Previous Page Table of Contents Next Page

Impact of the FAO/SAIAB project on the dissemination of fisheries information: the need for a regional network


M.O. Ibeun
National Institute for Freshwater Fisheries Research (NIFFR)
PMB 6006, New Bussa, Niger State, Nigeria


The FAO Fisheries Department initiated the project to make available the Aquatic Sciences and Fisheries Abstracts (ASFA) database on CD-ROM to fisheries institutions in Low Income Food Deficit Countries in Africa in 1999. NIFFR Library receives ASFA (Part 1: Living resources) on the Aquatic Biology, Aquaculture and Fisheries Resources (ABAFR) database, published by NISC. As an offshoot of this project, the collaboration between FAO and the South African Institute for Aquatic Biodiversity (SAIAB) to improve access to the original documents covered by ASFA was initiated in late 2001. NIFFR Library became one of the participants in this initiative in early 2002, when NIFFR was furnished with electronic mail access thanks to a GTZ project.

The first thing we did when NIFFR joined the project was to send a memo to the Director, Heads of Divisions, Provost of the two Colleges of Freshwater Fisheries Technology and to each individual scientist to inform them of the objectives and advantages of the project for Nigerian researchers. Copies of the memo were displayed on the institute and library notice boards. Each time an update of the ABAFR CD-ROM is received, a similar memo is sent out requesting staff to visit the library to browse the latest information (Copies of the memo are attached in Annex 1). In the absence of a Local Area Network (LAN) at NIFFR, it was decided to install the NISC Discover Software on the personal computers of the scientists and teach them how to search the database. They were then able to borrow the CD-ROM for use after closing and during the weekend. References to articles of interest are then sent to the Library, where they are first searched in the library collection. Those not available are requested from SAIAB Library. In most cases the full records, which contains extended abstracts, are used by the scientists pending receipt of the full article. I must add that the extended abstracts have been very useful.

During 2002, twenty-two requests amounting to four hundred and fifty two documents were requested. Two hundred and sixty two documents i.e. 58% have been supplied. Ten updates of the ABAFR CD-ROMs have been received through the project.


a) Reprints received by the library are recorded in Reprint Accession Register.

b) They are loaned to the officer who made the initial request for a period of two weeks.

c) They are recalled after two weeks for input into the Reprint Database, which has been developed using the WINISIS cataloguing software.

d) In meeting subsequent requests, both the main library collection and the Reprint Database are searched.


The intervention of the FAO/SAIAB project is God sent to bail us out of the ever-increasing confusion and professional embarrassment in meeting the increasing demand for fisheries information in Nigeria.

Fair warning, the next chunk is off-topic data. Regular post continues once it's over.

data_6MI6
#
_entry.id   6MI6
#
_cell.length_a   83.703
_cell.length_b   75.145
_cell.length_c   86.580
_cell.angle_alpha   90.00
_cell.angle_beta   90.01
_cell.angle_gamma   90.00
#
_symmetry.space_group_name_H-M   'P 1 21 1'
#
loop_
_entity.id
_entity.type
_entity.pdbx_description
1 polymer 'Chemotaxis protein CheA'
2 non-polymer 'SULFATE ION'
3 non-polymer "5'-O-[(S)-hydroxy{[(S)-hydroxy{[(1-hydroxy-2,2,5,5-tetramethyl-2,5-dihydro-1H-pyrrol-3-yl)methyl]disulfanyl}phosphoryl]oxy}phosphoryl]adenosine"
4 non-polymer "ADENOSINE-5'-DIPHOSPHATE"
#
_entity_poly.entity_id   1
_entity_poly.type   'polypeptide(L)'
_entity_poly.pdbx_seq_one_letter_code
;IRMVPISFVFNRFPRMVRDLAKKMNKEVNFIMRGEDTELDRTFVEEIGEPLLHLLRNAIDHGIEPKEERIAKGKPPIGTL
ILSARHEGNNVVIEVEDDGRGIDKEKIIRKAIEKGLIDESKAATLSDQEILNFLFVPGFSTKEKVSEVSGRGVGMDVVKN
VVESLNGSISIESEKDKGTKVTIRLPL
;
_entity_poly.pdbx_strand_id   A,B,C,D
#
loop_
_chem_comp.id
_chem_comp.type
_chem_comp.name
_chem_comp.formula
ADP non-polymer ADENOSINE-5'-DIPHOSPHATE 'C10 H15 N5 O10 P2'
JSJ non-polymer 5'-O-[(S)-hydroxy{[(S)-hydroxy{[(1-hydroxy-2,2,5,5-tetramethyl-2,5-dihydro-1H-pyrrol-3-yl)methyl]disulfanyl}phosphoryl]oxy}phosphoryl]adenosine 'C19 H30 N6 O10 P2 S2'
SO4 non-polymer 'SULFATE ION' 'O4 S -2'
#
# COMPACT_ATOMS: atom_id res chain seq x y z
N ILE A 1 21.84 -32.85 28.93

It is difficult to quantify the value of the project, which cannot be fully quantified in terms of monetary value. For example, the joy and satisfaction expressed by scientists on receipt of requested literature cannot be expressed in this paper. However, the following expressible advantages can be identified.

a) Awareness and accessibility to recent literature

By using the CD-ROM, beneficiaries became aware of both current and retrospective literature, which are requested from SAIAB Library.

b) Building up a strong reprint collection

By participating in the project, the NIFFR Library has been able to build up a strong reprint collection, which hitherto was growing at a snail’s pace. Because of the increasing volume of the reprint collection, it became necessary to devise a better way of exploiting it. Thus a Fisheries Reprint Database was created using the WINISIS software.

c) Strengthening the Nigerian Fisheries and Aquatic Sciences Database

It was discovered that publications on Nigerian fisheries are more numerous outside the country and that there is little or no awareness of many of them in Nigeria. To solve this problem NIFFR Library started a special collection, Nigerian Fisheries and Aquatic Sciences, which the project has facilitated to growth at a greatly accelerated rate.

d) Making the library relevant in information provision

The project has enhanced the relevance of the library as a major source of information. More scientists now seek the assistance of the library than ever before. It is no longer “the Library has nothing new to offer”.

e) Enhancing the quality of staff publications

The impact of the literature received and disseminated and the extended abstracts from ABAFR have enhanced the quality of publications and the scientists are now citing current literature.

f) Development of the global ‘Invisible College’

Most of the articles cited in ABAFR have postal and e-mail addresses which enable the scientists to have direct contact with the authors. In addition to the exchange of reprints, discussions have been established on subjects of common interest.


Regional network

An Information Exchange Network (IEN), which is the focus of discussion at the Workshop, means the coming together on a voluntary basis of a group of individuals or institutions with the sole objective of exchanging information on themes of professional interest in a cost effective way (Nelson and Farrington, 1994). This definition most appropriately describes the reason for our coming together. In networking, different activities are embraced by each participating component. This means that for effective networking, the roles must be clearly defined amongst the participating institutions. This further suggests that a network is reciprocal in execution and that each component must have something, no matter how little, to contribute towards achieving the central objective. It is therefore a collaborative process with a theme of common interest, in our case fisheries information, and the common aims should be: